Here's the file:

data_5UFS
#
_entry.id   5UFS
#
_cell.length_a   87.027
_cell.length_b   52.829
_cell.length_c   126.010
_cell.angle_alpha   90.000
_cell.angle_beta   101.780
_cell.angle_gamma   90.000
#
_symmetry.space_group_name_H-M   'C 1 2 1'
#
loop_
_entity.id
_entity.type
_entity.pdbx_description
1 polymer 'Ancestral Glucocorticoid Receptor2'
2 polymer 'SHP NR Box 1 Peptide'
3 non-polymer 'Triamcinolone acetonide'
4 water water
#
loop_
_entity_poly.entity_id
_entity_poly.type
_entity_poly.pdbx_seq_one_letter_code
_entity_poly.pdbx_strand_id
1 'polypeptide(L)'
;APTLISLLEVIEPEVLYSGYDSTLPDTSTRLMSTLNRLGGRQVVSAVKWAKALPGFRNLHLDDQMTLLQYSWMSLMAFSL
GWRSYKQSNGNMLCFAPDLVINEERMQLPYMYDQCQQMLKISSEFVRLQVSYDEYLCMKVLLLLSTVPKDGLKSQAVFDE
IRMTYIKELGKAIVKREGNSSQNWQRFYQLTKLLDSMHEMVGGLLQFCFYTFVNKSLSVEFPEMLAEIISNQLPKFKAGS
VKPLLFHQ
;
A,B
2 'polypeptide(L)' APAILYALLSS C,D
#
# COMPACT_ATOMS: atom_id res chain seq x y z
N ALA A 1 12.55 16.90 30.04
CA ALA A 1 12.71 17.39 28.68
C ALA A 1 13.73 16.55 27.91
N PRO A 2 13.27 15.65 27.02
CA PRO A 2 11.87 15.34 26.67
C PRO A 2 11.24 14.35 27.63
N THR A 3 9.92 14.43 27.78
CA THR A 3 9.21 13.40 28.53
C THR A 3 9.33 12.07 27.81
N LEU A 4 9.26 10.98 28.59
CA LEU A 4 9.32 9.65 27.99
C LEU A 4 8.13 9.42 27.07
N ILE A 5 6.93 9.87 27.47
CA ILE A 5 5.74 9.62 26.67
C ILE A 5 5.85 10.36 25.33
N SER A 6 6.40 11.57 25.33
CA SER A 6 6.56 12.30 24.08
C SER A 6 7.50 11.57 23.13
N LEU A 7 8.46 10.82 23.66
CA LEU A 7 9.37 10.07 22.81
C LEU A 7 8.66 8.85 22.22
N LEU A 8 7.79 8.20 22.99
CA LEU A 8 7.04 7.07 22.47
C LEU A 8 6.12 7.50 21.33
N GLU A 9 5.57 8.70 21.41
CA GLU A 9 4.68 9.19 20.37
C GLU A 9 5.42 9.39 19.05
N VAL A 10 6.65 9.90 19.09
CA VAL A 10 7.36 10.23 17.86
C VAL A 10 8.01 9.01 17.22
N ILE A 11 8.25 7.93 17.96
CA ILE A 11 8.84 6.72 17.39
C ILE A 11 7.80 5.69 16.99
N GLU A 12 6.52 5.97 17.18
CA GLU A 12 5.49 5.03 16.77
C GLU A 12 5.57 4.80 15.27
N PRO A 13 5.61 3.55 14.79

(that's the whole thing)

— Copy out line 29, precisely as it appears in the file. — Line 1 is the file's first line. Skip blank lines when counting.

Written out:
;APTLISLLEVIEPEVLYSGYDSTLPDTSTRLMSTLNRLGGRQVVSAVKWAKALPGFRNLHLDDQMTLLQYSWMSLMAFSL